T.Y. Hilton, WR, Indianapolis Colts
Hilton’s inclusion here is because of the mystery surrounding quarterback Andrew Luck. Luck has yet to be activated from the preseason PUP list, and every day that passes increases the odds that he starts the season on the list, or at least misses one or more games. Every game Hilton plays with Scott Tolzien knocks his value. Luck still could play all 16 games, but the risk involved makes it hard to rely on Hilton.
Terrelle Pryor, WR, Washington
Pryor was on everybody’s favorites list after signing with Washington, likely taking over the featured role in an offense that was losing DeSean Jackson and Pierre Garcon. And when he first signed in March, carrying a seventh-round ADP, it was easy to be on board. But he’s crept steadily upward in drafts since then, and at this point there’s no room for error in his value. Taking Pryor there means he has to be a help — Jordan Reed and, Jamison Crowder and Josh Doctson can’t take control — and that’s asking too much.
Tyreek Hill, WR, Kansas City Chiefs
Hill finished 2016 as the No. 15 fantasy receiver, though about a third of that production came through rushing stats — 267 rushing yards and three touchdowns, compared with 599 and six on receptions. Gadget player or not, that sort of production isn’t often replicable. Tavon Austin is the only receiver in the last decade with multiple seasons of multiple rushing touchdowns. With Kareem Hunt added to Spencer Ware in the Kansas City backfield, Hill isn’t going to get the ground work he did last year. He’s going to get more targets with Jeremy Maclin’s departure, but at current ADP, he’s being drafted where his results were last year, and that leaves no room for error.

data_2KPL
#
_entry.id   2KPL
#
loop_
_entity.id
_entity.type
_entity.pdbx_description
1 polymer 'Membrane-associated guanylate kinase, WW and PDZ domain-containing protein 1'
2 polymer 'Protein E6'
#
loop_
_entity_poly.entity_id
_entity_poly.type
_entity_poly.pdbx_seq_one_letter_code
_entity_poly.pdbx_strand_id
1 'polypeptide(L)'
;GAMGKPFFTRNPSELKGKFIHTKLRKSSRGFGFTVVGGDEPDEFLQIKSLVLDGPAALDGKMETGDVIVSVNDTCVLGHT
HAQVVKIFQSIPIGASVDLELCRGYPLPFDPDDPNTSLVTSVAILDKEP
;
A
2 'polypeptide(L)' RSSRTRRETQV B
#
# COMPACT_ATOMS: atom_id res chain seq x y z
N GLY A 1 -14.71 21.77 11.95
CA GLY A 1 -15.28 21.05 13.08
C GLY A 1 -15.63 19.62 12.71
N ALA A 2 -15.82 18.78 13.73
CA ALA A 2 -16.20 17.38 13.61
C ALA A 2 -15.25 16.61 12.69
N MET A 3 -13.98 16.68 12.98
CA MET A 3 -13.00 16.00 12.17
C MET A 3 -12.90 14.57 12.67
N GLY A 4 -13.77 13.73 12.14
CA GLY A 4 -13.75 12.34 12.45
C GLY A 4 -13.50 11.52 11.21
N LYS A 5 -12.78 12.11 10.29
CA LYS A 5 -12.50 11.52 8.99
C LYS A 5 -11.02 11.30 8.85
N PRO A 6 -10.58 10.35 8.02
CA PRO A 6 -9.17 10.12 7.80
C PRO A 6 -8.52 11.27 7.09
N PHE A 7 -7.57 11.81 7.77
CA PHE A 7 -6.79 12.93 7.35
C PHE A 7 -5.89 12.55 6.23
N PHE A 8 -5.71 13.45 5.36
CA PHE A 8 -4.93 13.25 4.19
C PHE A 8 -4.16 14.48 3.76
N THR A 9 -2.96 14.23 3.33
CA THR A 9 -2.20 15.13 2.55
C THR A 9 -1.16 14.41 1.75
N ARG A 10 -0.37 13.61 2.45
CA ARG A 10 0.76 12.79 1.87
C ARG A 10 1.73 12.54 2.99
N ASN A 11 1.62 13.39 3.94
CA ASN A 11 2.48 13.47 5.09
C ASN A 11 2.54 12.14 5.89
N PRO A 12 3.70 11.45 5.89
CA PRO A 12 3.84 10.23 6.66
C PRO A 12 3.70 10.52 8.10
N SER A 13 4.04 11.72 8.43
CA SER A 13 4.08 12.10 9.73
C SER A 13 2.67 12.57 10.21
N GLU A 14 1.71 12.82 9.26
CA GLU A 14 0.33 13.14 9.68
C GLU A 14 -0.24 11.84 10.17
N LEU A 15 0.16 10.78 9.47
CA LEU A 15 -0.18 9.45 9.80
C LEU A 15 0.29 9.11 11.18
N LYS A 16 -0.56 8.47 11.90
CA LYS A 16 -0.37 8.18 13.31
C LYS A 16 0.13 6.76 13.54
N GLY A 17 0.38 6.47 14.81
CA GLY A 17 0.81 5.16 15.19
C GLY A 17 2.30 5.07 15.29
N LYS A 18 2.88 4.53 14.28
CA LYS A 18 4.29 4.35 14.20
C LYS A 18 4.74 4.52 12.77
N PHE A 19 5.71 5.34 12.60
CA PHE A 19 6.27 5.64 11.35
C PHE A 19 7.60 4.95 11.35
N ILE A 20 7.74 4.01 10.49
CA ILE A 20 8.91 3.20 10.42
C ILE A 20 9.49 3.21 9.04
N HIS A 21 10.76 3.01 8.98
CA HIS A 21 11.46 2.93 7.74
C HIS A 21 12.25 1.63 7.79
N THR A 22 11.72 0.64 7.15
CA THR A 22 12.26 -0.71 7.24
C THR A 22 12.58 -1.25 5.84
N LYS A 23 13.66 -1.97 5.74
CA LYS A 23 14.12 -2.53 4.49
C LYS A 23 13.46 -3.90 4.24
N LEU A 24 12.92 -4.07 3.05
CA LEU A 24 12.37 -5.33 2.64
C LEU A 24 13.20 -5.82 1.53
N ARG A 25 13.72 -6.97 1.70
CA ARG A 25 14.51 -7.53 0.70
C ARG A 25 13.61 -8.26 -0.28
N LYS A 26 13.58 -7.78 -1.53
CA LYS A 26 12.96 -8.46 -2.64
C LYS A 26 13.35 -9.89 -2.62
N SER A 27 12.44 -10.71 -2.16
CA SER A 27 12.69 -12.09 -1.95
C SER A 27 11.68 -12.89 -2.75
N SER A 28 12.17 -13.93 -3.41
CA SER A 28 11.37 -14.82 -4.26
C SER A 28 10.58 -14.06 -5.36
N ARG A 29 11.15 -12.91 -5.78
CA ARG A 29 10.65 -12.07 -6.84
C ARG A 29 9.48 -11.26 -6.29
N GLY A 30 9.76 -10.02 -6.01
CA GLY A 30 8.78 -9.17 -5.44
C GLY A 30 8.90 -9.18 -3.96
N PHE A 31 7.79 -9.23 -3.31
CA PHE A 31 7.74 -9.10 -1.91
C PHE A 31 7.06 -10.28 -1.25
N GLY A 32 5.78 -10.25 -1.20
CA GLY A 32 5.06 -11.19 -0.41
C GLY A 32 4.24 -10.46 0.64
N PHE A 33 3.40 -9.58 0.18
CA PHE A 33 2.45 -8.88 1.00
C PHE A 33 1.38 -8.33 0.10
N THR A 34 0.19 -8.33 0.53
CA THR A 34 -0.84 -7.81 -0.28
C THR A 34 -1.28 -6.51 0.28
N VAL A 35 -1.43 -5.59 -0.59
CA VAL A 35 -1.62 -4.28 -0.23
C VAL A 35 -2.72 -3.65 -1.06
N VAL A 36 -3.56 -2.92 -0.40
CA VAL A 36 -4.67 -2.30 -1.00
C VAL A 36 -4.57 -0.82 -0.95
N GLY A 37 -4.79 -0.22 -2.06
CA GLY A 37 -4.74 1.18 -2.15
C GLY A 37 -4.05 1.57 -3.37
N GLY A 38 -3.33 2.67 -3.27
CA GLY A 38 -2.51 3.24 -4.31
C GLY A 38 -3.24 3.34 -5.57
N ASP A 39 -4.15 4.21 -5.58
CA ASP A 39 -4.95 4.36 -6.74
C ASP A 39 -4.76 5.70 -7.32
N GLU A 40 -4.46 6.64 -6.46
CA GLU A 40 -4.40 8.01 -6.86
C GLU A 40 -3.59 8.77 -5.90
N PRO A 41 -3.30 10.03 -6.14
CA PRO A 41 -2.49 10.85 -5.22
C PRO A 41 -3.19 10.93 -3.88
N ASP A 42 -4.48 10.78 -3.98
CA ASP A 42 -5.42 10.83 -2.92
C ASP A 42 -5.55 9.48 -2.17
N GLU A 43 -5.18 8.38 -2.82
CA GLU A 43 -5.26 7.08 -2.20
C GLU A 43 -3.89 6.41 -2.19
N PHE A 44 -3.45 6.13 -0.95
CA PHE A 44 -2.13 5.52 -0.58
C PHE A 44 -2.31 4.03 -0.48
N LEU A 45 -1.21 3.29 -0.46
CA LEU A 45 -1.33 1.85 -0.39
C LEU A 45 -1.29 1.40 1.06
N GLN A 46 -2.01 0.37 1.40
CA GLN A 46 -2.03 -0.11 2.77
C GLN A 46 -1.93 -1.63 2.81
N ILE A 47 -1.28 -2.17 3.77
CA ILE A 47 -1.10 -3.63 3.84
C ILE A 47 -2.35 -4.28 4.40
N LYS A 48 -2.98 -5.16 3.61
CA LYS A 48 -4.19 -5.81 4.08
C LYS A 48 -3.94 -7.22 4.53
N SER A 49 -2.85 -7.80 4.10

Martavis Bryant, WR, Pittsburgh Steelers
Even if we assume Bryant does get completely cleared to return to action, the hype is out of control. There are only so many targets to go around, and we know for sure that Antonio Brown and Le’Veon Bell will get their shares before Bryant. If I can get Bryant in the seventh or eighth round, I’m all for it for the possible upside. But in the fourth, we have to assume he takes on the exact role he had in 2015 and is just as efficient. In 2015, though, Bell was hurt for much of the year, and JuJu Smith-Schuster and Eli Rogers weren’t involved in the offense. Bryant’s hype is too much.
Adrian Peterson, RB, New Orleans Saints
What exactly are you hoping for if you take Peterson as a low-end RB2 or high-end flex? Mark Ingram is still No. 1 in that backfield, and even if he isn’t, Peterson isn’t the pass-catching option the Saints tend to lean on. Best-case scenario for Peterson is an injury to Ingram and a lot of carries, and even that makes him a dicey RB2. And that all assumes that Peterson — at 32 and coming off an injury-plagued season in which he averaged 1.9 yards on 37 carries — still has “it.” That’s the résumé of retirement, not a starting role.
Matt Ryan, QB, Atlanta Falcons
Circle back to the Devonta Freeman section for an explanation of the drawback with the Falcons. Ryan is likely to finish with fantasy starter-type stats — he’s been a QB1 five of the last seven years — but the fifth is too early for a back-end QB1, which is Ryan’s likely status. The only quarterbacks who should go that early are guarantees, and Ryan, coming off the career-est of career years, is not a guarantee.
Daniel Kelley is the fantasy editor for Pro Football Focus.